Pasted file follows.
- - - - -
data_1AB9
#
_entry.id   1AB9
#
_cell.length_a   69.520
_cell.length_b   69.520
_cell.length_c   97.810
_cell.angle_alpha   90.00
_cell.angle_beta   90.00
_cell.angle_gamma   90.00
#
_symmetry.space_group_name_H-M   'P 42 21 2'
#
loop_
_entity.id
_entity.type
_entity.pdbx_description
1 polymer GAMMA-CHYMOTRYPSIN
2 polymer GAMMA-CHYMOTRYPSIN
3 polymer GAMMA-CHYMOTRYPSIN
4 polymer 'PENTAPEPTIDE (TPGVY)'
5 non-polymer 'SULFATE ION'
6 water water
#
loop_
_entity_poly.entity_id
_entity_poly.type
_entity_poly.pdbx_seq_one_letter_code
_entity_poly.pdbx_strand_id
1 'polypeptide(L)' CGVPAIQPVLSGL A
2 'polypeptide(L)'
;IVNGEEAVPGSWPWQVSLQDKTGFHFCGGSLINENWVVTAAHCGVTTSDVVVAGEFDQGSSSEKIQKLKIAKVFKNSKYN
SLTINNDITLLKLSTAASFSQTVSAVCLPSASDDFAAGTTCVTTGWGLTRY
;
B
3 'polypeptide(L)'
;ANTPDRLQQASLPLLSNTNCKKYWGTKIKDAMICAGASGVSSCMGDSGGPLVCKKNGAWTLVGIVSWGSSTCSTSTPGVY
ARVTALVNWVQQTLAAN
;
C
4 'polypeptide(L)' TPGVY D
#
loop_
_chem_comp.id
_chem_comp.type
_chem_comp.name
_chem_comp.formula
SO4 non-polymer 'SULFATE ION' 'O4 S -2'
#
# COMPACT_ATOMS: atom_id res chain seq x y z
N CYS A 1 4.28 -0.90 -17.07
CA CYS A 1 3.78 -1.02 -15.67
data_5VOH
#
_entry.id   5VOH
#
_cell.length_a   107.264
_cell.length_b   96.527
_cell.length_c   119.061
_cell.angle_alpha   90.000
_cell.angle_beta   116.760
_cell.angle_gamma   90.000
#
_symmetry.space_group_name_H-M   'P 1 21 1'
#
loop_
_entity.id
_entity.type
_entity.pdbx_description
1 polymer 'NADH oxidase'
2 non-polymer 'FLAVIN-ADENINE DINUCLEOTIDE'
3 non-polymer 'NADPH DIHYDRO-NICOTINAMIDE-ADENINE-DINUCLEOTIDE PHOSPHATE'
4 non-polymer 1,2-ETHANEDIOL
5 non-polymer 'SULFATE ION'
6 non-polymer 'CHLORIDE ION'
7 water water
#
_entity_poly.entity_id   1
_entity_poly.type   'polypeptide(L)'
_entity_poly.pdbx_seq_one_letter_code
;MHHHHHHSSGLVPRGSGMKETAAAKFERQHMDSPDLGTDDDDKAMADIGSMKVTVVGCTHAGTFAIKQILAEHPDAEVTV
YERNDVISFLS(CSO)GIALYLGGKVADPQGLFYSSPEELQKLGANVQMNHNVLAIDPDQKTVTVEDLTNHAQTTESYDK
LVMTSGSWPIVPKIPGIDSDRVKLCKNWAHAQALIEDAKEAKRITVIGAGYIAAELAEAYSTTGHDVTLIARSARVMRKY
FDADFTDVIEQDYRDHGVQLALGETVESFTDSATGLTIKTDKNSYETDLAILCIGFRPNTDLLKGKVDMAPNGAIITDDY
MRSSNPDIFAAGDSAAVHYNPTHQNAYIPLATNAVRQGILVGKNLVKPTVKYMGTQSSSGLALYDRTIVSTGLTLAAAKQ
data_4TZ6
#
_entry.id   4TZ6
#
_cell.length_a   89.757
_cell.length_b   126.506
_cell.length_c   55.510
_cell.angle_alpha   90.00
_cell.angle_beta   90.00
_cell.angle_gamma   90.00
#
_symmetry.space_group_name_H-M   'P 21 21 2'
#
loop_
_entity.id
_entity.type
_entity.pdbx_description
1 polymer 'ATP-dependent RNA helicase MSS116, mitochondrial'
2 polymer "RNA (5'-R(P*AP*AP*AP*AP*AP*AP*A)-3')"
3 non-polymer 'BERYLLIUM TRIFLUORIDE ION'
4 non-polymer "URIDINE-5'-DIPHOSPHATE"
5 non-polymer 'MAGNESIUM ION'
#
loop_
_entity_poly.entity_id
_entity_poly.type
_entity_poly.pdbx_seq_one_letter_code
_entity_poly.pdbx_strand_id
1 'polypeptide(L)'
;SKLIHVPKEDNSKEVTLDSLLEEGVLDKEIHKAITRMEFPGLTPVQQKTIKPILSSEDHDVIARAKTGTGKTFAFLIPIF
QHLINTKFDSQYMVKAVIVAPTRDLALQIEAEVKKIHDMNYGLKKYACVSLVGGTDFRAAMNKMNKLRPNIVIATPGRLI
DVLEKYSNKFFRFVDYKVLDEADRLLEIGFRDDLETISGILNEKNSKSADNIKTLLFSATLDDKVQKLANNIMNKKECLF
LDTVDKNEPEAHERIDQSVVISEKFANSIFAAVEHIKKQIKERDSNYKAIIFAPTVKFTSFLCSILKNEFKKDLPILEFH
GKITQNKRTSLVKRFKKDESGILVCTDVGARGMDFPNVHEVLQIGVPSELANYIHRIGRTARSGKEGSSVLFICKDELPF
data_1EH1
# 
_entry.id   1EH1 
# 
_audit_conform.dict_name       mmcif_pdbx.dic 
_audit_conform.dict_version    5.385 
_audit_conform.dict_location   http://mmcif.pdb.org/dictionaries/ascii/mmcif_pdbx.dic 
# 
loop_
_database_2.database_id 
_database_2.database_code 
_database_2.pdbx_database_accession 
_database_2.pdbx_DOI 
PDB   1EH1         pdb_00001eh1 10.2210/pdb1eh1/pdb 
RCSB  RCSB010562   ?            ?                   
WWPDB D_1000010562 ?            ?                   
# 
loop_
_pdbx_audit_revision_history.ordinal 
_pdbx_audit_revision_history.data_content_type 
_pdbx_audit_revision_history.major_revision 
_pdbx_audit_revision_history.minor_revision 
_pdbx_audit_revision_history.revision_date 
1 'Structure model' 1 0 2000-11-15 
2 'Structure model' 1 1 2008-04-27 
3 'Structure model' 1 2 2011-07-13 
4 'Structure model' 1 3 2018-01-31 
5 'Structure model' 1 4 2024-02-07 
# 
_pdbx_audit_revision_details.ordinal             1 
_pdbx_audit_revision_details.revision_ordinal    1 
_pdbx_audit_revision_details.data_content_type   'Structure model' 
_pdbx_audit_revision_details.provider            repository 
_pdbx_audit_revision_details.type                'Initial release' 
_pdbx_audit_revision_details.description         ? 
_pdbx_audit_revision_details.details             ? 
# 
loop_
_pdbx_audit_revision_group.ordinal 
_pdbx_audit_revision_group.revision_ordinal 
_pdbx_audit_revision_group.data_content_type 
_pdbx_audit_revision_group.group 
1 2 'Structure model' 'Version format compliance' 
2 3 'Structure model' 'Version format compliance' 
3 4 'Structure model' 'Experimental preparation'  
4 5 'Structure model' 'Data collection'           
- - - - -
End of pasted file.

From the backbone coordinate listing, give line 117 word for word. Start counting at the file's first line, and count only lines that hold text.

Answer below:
DVLEKYSNKFFRFVDYKVLDEADRLLEIGFRDDLETISGILNEKNSKSADNIKTLLFSATLDDKVQKLANNIMNKKECLF